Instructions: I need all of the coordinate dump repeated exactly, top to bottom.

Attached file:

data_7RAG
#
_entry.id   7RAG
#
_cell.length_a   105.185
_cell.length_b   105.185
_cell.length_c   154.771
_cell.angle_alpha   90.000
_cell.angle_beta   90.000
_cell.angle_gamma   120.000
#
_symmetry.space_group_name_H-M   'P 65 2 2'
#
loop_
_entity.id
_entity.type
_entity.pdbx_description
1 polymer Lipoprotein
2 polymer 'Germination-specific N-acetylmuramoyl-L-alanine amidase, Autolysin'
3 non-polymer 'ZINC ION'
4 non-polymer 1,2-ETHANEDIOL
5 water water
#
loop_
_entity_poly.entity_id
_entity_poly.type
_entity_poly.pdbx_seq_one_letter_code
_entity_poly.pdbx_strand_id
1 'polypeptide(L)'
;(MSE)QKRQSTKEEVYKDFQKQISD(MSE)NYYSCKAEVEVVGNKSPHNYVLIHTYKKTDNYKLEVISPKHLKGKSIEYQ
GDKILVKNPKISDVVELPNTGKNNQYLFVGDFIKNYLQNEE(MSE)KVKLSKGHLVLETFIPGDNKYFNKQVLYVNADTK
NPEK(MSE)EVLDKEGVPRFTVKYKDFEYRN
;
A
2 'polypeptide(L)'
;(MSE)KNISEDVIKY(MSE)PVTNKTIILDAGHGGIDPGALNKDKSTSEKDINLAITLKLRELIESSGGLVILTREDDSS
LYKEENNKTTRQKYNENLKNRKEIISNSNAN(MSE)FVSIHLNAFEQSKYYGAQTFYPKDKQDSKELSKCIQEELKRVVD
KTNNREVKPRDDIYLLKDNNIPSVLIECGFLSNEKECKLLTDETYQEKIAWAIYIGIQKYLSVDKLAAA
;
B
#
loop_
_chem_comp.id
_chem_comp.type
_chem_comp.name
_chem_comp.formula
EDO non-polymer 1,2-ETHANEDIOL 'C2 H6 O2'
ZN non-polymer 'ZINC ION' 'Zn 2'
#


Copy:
data_7RAG
#
_entry.id   7RAG
#
_cell.length_a   105.185
_cell.length_b   105.185
_cell.length_c   154.771
_cell.angle_alpha   90.000
_cell.angle_beta   90.000
_cell.angle_gamma   120.000
#
_symmetry.space_group_name_H-M   'P 65 2 2'
#
loop_
_entity.id
_entity.type
_entity.pdbx_description
1 polymer Lipoprotein
2 polymer 'Germination-specific N-acetylmuramoyl-L-alanine amidase, Autolysin'
3 non-polymer 'ZINC ION'
4 non-polymer 1,2-ETHANEDIOL
5 water water
#
loop_
_entity_poly.entity_id
_entity_poly.type
_entity_poly.pdbx_seq_one_letter_code
_entity_poly.pdbx_strand_id
1 'polypeptide(L)'
;(MSE)QKRQSTKEEVYKDFQKQISD(MSE)NYYSCKAEVEVVGNKSPHNYVLIHTYKKTDNYKLEVISPKHLKGKSIEYQ
GDKILVKNPKISDVVELPNTGKNNQYLFVGDFIKNYLQNEE(MSE)KVKLSKGHLVLETFIPGDNKYFNKQVLYVNADTK
NPEK(MSE)EVLDKEGVPRFTVKYKDFEYRN
;
A
2 'polypeptide(L)'
;(MSE)KNISEDVIKY(MSE)PVTNKTIILDAGHGGIDPGALNKDKSTSEKDINLAITLKLRELIESSGGLVILTREDDSS
LYKEENNKTTRQKYNENLKNRKEIISNSNAN(MSE)FVSIHLNAFEQSKYYGAQTFYPKDKQDSKELSKCIQEELKRVVD
KTNNREVKPRDDIYLLKDNNIPSVLIECGFLSNEKECKLLTDETYQEKIAWAIYIGIQKYLSVDKLAAA
;
B
#
loop_
_chem_comp.id
_chem_comp.type
_chem_comp.name
_chem_comp.formula
EDO non-polymer 1,2-ETHANEDIOL 'C2 H6 O2'
ZN non-polymer 'ZINC ION' 'Zn 2'
#